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Marco Paul's Voyages and Travels; Vermont eBook

This eBook from the Gutenberg Project consists of approximately 115 pages of information about Marco Paul's Voyages and Travels; Vermont.
and snow upon the ground, but they are generally more blunt in the summer.  This prevented the ankle’s being cut as badly as it would have been, if the corks had been sharper.  Forester looked at the ankle, and found that nothing had been done for it.  It was inflamed and painful.  He got the woman to give him a basin of warm water, and then he bathed it very carefully, which relieved the sense of tension and pain.  Then he made an ointment of equal parts of tallow and oil, which he put upon the end of a bandage, and thus bound it up.  This treatment relieved the poor sailor very much.  Then Forester proposed to the sailor to get into the wagon and go with him to the next house, and the sailor consented.  Forester was then going to pay the woman for his night’s lodging, but the sailor said at once,—­“No, squire, not at all.  I’m much obliged to you for doing up my foot, but you need not pay any thing for me.  I’ve got plenty of shot in the locker.”

So saying, he put his hand in his pocket and drew out a handful of gold and silver pieces.  But the woman, who began now to feel a little ashamed that she had not done something for the wounded foot, said he was welcome to his lodging; and so they all got into the wagon, and Nero carried them rapidly back to his master’s.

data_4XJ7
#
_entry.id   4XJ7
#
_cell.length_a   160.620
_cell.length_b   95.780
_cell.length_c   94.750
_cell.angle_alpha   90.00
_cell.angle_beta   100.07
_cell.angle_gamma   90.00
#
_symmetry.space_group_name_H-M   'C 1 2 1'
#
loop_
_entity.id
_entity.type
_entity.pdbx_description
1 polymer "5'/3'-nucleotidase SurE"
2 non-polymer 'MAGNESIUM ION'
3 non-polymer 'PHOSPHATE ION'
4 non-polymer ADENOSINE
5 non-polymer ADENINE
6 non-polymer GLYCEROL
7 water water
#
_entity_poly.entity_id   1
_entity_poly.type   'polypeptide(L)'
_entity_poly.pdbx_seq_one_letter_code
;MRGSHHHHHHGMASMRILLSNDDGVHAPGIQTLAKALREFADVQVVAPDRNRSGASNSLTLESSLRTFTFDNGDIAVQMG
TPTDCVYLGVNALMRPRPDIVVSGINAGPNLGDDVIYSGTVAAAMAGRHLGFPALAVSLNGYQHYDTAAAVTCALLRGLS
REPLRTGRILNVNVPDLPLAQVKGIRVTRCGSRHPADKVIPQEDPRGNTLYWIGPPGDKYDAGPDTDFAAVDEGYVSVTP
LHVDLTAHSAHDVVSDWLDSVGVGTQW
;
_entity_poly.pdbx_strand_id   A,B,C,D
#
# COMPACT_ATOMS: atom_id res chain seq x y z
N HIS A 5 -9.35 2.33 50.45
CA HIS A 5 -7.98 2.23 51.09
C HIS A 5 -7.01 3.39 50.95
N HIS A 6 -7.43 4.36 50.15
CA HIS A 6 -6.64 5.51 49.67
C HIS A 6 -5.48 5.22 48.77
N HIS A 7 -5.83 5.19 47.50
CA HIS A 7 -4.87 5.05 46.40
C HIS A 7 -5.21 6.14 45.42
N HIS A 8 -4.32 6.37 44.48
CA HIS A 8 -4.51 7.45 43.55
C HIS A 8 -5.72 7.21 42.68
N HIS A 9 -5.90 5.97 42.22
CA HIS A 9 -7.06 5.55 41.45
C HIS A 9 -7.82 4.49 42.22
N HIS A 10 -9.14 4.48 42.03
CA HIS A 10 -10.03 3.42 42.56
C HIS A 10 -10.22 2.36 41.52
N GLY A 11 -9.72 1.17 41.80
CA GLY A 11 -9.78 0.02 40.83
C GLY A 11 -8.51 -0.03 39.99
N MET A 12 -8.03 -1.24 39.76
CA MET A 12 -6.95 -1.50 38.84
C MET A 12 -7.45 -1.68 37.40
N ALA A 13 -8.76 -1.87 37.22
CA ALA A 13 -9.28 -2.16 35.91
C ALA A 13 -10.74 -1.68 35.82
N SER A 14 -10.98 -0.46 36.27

Chapter IV.

The Village.

In due time, and without any farther adventure, Forester and Marco arrived at the end of their journey.  The village where Forester’s father lived was situated in a gorge of the mountains, or rather at the entrance of a valley, which terminated at last in a gorge.  There was a river flowing through this valley, and the village was upon its banks.  At the upper end of the village a branch stream came in from the north, and there was a dam upon it, with some mills.  The river itself was a rapid stream, flowing over a sandy and gravelly bottom, and there were broad intervals on each side of it, extending for some distance toward the higher land.  Beyond these intervals, the land rose gradually, and in an undulating manner, to the foot of the mountains, which extended along the sides of the valley, and from the summits of which, one might look down upon the whole scene, with the village in the center of it as upon a map.

Marco was very much pleased with the situation, and with the appearance of the village.  The street was broad, and it was shaded with rows of large maples and elms on each side.  The houses were generally white, with green blinds.  Most of them had pleasant yards before them and at their sides; these yards were planted with trees and shrubbery.  There were also gardens behind.  The mountains which surrounded the scene, gave a very secluded and sheltered appearance to the valley.

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